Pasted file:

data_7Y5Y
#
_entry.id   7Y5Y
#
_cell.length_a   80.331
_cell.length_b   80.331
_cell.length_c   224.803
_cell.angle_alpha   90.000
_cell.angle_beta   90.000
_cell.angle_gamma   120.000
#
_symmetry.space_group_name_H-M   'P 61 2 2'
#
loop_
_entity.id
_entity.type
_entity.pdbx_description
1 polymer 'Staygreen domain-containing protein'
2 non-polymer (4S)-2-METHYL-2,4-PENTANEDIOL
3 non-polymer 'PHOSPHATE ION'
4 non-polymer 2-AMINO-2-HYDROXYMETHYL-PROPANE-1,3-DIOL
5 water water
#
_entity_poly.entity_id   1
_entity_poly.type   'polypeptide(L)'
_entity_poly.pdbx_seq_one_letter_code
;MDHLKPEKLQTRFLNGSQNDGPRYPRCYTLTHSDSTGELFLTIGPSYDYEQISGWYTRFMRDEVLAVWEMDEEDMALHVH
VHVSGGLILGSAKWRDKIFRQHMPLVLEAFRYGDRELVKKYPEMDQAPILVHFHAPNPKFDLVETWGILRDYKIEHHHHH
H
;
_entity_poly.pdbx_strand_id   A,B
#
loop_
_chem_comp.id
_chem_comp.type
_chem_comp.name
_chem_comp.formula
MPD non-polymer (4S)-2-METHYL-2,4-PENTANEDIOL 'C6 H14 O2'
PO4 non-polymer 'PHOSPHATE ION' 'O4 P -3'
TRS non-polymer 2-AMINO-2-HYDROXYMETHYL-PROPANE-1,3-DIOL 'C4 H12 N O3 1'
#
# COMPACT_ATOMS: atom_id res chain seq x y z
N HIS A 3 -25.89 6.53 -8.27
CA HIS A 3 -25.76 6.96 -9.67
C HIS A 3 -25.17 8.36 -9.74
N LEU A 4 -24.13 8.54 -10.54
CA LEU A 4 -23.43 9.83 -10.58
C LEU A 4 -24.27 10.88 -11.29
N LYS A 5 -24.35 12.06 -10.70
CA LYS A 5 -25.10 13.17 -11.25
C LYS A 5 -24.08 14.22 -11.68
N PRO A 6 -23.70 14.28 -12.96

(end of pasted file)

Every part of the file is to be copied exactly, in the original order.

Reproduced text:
data_7Y5Y
#
_entry.id   7Y5Y
#
_cell.length_a   80.331
_cell.length_b   80.331
_cell.length_c   224.803
_cell.angle_alpha   90.000
_cell.angle_beta   90.000
_cell.angle_gamma   120.000
#
_symmetry.space_group_name_H-M   'P 61 2 2'
#
loop_
_entity.id
_entity.type
_entity.pdbx_description
1 polymer 'Staygreen domain-containing protein'
2 non-polymer (4S)-2-METHYL-2,4-PENTANEDIOL
3 non-polymer 'PHOSPHATE ION'
4 non-polymer 2-AMINO-2-HYDROXYMETHYL-PROPANE-1,3-DIOL
5 water water
#
_entity_poly.entity_id   1
_entity_poly.type   'polypeptide(L)'
_entity_poly.pdbx_seq_one_letter_code
;MDHLKPEKLQTRFLNGSQNDGPRYPRCYTLTHSDSTGELFLTIGPSYDYEQISGWYTRFMRDEVLAVWEMDEEDMALHVH
VHVSGGLILGSAKWRDKIFRQHMPLVLEAFRYGDRELVKKYPEMDQAPILVHFHAPNPKFDLVETWGILRDYKIEHHHHH
H
;
_entity_poly.pdbx_strand_id   A,B
#
loop_
_chem_comp.id
_chem_comp.type
_chem_comp.name
_chem_comp.formula
MPD non-polymer (4S)-2-METHYL-2,4-PENTANEDIOL 'C6 H14 O2'
PO4 non-polymer 'PHOSPHATE ION' 'O4 P -3'
TRS non-polymer 2-AMINO-2-HYDROXYMETHYL-PROPANE-1,3-DIOL 'C4 H12 N O3 1'
#
# COMPACT_ATOMS: atom_id res chain seq x y z
N HIS A 3 -25.89 6.53 -8.27
CA HIS A 3 -25.76 6.96 -9.67
C HIS A 3 -25.17 8.36 -9.74
N LEU A 4 -24.13 8.54 -10.54
CA LEU A 4 -23.43 9.83 -10.58
C LEU A 4 -24.27 10.88 -11.29
N LYS A 5 -24.35 12.06 -10.70
CA LYS A 5 -25.10 13.17 -11.25
C LYS A 5 -24.08 14.22 -11.68
N PRO A 6 -23.70 14.28 -12.96